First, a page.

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What are the main features of Insurance Distribution Directive (IDD) and how does it work?

By - Senior Consultant - Deloitte Tax & Consulting

The Insurance Distribution Directive (IDD), which introduced new rules for the distribution of insurance products, came into force on the 1st October 2018. What are its main features and how does it work? 
IDD groups together several key provisions.

The POG deals with the monitoring and governance of products and comprises several phases

The design phase aims to identify the interests and objectives of the target market and to design the product in line with the characteristics of this target market.
Once the product has been designed, a test is carried out before it is marketed to ensure that it meets the requirements of the target market as identified during the design phase.
During the distribution phase, the distributor must respect the distribution strategy selected by the insurance undertaking and must manage any conflicts of interest which may arise.
Finally, the POG ends with the documentation and storage for five years of all relevant information in order to be able to show the supervisory authorities the efforts made to ensure compliance with the POG

There are multiple professional requirements for distributors and the people responsible of the distribution

An extract of their criminal record is required every three or four years, as well as a proof 
that they had not gone bankrupt lately. 
They must receive initial training. This training covers both the technical and communication aspects but also the specific features of the products they are expected to distribute. It is possible to be exempt, depending on the diplomas and professional experience acquired and with the approval of the CAA.
In addition to the initial training, continuous training is obligatory for at least 15 hours per years.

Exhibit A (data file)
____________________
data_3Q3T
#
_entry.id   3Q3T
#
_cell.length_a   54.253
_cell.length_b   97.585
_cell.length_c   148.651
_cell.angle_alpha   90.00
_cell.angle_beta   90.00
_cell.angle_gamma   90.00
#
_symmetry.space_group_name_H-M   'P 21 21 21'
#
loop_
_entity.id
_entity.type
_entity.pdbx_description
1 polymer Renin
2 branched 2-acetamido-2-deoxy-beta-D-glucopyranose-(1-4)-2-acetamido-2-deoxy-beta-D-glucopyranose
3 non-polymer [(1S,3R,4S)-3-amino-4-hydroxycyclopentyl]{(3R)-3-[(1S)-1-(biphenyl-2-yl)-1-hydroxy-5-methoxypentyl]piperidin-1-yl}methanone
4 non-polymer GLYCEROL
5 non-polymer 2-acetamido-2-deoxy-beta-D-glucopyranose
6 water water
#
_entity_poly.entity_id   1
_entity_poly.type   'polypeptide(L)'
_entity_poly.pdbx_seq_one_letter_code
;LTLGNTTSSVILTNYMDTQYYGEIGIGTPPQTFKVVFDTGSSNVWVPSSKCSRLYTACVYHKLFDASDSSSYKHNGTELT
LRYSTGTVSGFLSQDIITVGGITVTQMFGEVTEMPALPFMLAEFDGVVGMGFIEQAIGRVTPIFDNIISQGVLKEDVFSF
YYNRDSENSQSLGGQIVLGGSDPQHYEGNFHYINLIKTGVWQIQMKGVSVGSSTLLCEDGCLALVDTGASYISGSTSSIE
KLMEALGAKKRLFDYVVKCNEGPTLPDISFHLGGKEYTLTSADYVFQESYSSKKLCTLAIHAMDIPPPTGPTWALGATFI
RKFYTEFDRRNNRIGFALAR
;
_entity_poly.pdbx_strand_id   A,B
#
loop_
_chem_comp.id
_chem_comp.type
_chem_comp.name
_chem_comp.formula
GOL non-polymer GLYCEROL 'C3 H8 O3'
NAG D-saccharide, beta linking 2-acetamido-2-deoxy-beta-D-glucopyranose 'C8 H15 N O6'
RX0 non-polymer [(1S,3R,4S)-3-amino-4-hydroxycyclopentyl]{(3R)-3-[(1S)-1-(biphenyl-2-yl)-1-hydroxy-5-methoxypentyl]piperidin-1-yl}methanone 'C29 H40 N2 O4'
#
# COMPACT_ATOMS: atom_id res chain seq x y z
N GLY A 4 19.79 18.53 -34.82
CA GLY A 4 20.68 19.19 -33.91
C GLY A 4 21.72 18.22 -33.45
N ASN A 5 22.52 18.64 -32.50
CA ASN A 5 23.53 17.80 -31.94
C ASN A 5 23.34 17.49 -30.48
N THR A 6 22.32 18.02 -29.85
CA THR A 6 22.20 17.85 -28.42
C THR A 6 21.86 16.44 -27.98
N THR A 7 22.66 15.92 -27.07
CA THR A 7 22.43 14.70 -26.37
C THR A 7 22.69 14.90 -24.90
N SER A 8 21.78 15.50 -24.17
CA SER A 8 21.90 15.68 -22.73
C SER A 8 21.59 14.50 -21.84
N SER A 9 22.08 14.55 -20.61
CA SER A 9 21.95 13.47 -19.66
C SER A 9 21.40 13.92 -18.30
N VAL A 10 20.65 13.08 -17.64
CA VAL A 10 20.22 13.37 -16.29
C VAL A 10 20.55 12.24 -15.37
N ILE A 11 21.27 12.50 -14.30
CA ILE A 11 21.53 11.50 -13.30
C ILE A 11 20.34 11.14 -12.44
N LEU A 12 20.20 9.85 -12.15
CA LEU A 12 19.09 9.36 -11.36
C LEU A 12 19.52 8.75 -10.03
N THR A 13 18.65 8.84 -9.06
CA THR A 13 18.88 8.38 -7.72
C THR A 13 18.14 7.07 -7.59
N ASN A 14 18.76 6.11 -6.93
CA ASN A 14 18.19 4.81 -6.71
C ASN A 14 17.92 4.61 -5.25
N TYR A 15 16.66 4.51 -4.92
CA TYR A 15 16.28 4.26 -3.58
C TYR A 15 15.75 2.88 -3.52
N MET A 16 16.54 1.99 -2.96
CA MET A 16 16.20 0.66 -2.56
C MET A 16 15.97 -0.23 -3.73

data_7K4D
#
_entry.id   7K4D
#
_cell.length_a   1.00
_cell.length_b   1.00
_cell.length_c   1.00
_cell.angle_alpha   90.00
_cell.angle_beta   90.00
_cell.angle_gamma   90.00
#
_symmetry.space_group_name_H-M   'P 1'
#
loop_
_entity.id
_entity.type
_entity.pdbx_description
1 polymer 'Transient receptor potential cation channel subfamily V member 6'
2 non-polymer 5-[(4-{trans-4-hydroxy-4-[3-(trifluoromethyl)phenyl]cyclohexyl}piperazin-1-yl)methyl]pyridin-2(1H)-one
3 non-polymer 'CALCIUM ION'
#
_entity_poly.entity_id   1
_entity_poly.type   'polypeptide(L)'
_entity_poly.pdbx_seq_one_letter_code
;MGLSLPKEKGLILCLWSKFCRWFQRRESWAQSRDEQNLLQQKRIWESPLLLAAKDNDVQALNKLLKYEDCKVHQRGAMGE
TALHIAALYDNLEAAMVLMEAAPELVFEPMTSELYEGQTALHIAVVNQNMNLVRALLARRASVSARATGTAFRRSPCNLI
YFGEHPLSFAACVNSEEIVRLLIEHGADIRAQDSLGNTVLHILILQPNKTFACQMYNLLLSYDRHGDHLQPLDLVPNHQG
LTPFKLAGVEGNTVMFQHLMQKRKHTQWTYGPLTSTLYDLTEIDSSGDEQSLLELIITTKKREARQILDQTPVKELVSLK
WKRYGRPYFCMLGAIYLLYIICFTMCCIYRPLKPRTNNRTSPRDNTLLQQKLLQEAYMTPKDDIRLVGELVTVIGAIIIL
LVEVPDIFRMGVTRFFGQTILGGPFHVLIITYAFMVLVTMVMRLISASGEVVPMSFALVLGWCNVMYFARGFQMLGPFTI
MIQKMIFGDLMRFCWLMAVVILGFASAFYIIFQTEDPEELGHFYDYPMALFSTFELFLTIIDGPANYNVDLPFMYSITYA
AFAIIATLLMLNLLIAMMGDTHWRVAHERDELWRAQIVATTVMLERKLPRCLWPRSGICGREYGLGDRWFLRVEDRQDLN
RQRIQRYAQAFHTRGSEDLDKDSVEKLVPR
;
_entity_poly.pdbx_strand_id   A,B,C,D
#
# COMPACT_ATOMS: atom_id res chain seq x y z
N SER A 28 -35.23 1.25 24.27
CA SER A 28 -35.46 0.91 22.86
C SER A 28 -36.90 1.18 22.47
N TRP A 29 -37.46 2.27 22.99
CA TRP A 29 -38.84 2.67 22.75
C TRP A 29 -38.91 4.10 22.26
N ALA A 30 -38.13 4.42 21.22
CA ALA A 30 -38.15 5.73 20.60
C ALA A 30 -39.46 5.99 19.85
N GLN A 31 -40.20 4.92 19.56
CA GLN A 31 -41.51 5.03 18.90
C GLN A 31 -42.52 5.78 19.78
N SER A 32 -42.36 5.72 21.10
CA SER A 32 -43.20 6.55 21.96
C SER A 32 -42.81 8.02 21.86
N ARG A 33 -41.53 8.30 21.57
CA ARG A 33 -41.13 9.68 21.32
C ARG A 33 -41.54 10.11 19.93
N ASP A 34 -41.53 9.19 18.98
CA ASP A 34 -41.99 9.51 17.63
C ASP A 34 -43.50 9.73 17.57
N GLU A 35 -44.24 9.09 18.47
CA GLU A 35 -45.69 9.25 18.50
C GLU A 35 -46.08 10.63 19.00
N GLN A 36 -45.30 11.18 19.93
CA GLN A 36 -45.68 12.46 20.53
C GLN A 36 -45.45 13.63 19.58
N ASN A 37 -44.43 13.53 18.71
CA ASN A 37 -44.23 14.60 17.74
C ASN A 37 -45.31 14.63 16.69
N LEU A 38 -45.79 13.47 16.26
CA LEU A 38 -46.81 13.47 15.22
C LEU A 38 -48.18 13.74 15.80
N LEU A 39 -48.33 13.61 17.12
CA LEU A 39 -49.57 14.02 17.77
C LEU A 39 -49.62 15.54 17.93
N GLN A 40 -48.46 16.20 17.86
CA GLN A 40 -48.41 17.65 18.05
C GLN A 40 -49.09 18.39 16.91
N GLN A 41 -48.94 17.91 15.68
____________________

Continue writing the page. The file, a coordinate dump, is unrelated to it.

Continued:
The management of conflicts of interest is another provision of IDD

The insurance undertaking must disclose any direct or indirect holding of10% or more in the voting rights or capital of a distributor and vice-versa. Where an exclusive contract exists between the insurance undertaking and the distributor, this must be disclosed to the client before the policy is underwritten.
The distributor is also required to indicate the nature of the remuneration he receives in connection with the policy which is about to be underwritten. He musts, therefore, declare whether his remuneration comprises: 

  • the fees paid directly by the client, their amount and method of calculation;
  • commissions;
  • or any other type of remuneration, whether in cash or not.

For insurance-based investment products, if a potential conflict of interest is discovered, its source and nature must be disclosed to the client before the policy is underwritten. Product and distribution related costs must also be reported in aggregated form, also before the policy is underwritten. And, if the client so requests, he can be sent the details of these costs every year.

IDD also controls the financial incentives offered to distributors

All fees, commissions or non-pecuniary benefits furnished by or to an insurance distributor or insurance undertaking in connection with the distribution of an insurance-based investment product may be considered as incentives.
According to MiFID II, incentives may be retained if they are intended to improve the quality of the service in question to the client whereas, according to IDD, incentives may be retained to the extent that they do not have a negative impact on the quality of the service provided to the client.